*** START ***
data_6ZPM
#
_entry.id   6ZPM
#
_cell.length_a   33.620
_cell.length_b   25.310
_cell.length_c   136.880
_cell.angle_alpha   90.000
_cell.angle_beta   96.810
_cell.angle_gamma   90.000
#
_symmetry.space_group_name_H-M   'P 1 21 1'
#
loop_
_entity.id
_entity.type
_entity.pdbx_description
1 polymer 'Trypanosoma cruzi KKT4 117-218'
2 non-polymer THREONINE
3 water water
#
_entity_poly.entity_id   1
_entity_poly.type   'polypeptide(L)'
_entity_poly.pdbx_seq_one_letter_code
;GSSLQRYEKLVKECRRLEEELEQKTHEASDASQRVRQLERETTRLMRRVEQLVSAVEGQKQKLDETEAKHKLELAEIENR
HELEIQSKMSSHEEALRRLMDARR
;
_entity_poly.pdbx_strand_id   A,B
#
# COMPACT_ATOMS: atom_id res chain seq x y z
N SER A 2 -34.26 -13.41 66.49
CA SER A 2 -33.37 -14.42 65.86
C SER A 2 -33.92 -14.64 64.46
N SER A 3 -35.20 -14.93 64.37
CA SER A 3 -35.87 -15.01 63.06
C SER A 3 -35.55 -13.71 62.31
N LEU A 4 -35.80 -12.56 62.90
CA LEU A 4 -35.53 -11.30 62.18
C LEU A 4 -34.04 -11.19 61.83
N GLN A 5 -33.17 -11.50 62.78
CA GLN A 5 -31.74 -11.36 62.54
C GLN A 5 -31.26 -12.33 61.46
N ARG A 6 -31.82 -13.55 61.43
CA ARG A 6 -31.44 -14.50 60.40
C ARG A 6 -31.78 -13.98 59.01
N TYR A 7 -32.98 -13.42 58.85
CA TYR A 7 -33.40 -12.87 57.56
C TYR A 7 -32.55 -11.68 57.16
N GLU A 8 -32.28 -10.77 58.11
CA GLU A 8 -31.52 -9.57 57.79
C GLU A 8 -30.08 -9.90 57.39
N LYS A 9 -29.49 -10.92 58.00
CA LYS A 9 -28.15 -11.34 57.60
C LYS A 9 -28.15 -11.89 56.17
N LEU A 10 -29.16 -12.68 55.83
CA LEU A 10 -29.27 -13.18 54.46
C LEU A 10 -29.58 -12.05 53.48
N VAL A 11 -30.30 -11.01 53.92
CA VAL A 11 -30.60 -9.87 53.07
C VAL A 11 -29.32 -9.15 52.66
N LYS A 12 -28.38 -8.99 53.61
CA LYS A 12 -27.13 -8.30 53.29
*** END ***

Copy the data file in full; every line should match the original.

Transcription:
data_6ZPM
#
_entry.id   6ZPM
#
_cell.length_a   33.620
_cell.length_b   25.310
_cell.length_c   136.880
_cell.angle_alpha   90.000
_cell.angle_beta   96.810
_cell.angle_gamma   90.000
#
_symmetry.space_group_name_H-M   'P 1 21 1'
#
loop_
_entity.id
_entity.type
_entity.pdbx_description
1 polymer 'Trypanosoma cruzi KKT4 117-218'
2 non-polymer THREONINE
3 water water
#
_entity_poly.entity_id   1
_entity_poly.type   'polypeptide(L)'
_entity_poly.pdbx_seq_one_letter_code
;GSSLQRYEKLVKECRRLEEELEQKTHEASDASQRVRQLERETTRLMRRVEQLVSAVEGQKQKLDETEAKHKLELAEIENR
HELEIQSKMSSHEEALRRLMDARR
;
_entity_poly.pdbx_strand_id   A,B
#
# COMPACT_ATOMS: atom_id res chain seq x y z
N SER A 2 -34.26 -13.41 66.49
CA SER A 2 -33.37 -14.42 65.86
C SER A 2 -33.92 -14.64 64.46
N SER A 3 -35.20 -14.93 64.37
CA SER A 3 -35.87 -15.01 63.06
C SER A 3 -35.55 -13.71 62.31
N LEU A 4 -35.80 -12.56 62.90
CA LEU A 4 -35.53 -11.30 62.18
C LEU A 4 -34.04 -11.19 61.83
N GLN A 5 -33.17 -11.50 62.78
CA GLN A 5 -31.74 -11.36 62.54
C GLN A 5 -31.26 -12.33 61.46
N ARG A 6 -31.82 -13.55 61.43
CA ARG A 6 -31.44 -14.50 60.40
C ARG A 6 -31.78 -13.98 59.01
N TYR A 7 -32.98 -13.42 58.85
CA TYR A 7 -33.40 -12.87 57.56
C TYR A 7 -32.55 -11.68 57.16
N GLU A 8 -32.28 -10.77 58.11
CA GLU A 8 -31.52 -9.57 57.79
C GLU A 8 -30.08 -9.90 57.39
N LYS A 9 -29.49 -10.92 58.00
CA LYS A 9 -28.15 -11.34 57.60
C LYS A 9 -28.15 -11.89 56.17
N LEU A 10 -29.16 -12.68 55.83
CA LEU A 10 -29.27 -13.18 54.46
C LEU A 10 -29.58 -12.05 53.48
N VAL A 11 -30.30 -11.01 53.92
CA VAL A 11 -30.60 -9.87 53.07
C VAL A 11 -29.32 -9.15 52.66
N LYS A 12 -28.38 -8.99 53.61
CA LYS A 12 -27.13 -8.30 53.29